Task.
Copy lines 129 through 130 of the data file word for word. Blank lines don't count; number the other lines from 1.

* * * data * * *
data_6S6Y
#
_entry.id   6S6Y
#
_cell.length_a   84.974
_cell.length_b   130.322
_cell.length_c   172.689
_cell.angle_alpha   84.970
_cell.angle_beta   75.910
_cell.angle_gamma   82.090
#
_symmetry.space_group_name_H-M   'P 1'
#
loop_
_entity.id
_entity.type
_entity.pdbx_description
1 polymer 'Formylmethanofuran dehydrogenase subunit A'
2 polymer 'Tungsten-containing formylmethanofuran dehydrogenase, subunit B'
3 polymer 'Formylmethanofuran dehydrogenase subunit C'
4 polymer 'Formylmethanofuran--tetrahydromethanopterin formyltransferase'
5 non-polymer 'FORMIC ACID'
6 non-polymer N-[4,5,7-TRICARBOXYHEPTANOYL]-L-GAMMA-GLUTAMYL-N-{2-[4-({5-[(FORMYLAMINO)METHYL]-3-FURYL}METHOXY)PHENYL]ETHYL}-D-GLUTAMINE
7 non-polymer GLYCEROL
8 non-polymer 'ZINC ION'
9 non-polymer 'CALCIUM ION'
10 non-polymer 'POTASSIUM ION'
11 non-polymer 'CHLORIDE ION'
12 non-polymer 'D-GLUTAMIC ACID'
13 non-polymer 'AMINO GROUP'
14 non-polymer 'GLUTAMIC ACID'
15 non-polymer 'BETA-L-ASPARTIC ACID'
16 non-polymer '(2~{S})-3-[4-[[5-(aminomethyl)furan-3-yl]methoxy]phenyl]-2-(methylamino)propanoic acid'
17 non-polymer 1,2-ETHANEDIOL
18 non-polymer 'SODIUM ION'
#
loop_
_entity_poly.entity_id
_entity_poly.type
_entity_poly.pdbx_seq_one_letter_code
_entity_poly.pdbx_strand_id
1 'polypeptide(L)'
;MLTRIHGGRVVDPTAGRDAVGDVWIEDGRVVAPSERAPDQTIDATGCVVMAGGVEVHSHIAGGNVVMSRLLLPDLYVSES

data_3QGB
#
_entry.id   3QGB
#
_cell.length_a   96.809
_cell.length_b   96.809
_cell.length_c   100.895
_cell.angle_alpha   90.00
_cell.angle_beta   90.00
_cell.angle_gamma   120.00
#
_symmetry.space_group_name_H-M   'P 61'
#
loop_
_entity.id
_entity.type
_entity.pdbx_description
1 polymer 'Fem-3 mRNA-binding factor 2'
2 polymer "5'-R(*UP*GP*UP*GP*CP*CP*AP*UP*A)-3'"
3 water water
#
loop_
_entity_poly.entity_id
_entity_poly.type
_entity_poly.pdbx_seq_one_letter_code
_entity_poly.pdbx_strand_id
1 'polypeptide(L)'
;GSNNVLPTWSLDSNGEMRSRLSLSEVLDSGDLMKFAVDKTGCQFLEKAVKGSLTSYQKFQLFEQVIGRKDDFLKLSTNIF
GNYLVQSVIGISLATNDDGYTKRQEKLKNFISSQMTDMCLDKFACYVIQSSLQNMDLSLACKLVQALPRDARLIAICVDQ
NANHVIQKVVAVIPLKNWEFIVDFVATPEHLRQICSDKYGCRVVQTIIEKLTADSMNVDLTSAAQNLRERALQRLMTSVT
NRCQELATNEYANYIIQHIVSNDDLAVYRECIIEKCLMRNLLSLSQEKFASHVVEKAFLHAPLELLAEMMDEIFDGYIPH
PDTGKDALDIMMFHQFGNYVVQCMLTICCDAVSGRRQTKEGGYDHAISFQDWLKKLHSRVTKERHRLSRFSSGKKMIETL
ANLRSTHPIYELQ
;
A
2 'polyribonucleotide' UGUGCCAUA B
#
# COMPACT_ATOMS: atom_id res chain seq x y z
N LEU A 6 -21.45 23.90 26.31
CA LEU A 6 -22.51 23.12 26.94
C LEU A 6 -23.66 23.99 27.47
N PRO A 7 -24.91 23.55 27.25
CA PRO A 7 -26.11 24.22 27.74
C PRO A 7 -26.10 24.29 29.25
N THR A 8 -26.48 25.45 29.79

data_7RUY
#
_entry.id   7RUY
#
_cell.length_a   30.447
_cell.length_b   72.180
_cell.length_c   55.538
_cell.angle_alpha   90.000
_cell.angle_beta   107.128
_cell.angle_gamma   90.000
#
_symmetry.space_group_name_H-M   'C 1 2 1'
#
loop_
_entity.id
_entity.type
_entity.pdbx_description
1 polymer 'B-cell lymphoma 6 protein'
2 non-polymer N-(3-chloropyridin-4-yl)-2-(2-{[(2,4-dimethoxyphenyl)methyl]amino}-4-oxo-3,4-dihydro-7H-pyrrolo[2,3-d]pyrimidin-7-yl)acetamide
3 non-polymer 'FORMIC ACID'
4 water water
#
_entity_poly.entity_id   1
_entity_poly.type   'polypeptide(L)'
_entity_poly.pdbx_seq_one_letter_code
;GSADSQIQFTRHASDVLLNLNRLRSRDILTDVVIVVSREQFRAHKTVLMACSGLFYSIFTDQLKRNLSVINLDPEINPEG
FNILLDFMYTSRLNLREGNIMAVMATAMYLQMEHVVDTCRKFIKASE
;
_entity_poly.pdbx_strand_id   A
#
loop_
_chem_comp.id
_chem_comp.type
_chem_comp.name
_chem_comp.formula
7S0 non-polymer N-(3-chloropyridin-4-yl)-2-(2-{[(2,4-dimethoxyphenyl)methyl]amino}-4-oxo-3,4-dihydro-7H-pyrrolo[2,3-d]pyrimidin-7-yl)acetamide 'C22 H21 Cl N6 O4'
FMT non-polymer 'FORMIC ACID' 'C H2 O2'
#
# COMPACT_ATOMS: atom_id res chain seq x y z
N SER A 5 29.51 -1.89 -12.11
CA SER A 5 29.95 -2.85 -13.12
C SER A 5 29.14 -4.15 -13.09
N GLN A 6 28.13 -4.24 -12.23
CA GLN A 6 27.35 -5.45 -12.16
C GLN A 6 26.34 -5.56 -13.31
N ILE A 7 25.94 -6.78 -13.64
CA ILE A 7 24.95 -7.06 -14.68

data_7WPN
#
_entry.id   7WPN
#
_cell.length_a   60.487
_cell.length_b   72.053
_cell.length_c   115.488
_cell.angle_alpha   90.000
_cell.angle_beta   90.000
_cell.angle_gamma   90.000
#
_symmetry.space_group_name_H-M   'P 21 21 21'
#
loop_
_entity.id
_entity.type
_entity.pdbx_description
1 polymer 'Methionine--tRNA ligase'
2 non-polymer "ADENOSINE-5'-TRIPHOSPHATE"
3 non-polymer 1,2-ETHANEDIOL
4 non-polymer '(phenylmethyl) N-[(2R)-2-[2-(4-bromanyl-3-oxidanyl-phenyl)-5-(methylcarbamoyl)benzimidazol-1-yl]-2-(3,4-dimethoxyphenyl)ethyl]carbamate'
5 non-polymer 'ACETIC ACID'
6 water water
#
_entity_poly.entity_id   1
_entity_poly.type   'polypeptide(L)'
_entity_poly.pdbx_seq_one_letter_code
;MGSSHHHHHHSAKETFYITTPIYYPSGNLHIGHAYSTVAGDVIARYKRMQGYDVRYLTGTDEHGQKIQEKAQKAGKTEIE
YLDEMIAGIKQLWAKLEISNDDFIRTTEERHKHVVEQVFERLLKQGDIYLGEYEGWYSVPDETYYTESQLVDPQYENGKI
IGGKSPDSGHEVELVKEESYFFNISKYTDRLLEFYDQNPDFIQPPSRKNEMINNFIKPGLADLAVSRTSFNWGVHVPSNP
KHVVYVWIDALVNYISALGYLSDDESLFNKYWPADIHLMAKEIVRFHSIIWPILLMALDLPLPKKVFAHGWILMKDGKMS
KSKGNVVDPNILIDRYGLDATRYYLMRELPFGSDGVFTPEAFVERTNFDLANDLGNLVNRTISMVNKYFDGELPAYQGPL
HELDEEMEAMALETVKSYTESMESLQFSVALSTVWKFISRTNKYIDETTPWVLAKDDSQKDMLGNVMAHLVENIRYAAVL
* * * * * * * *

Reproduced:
CA SER A 5 29.95 -2.85 -13.12
C SER A 5 29.14 -4.15 -13.09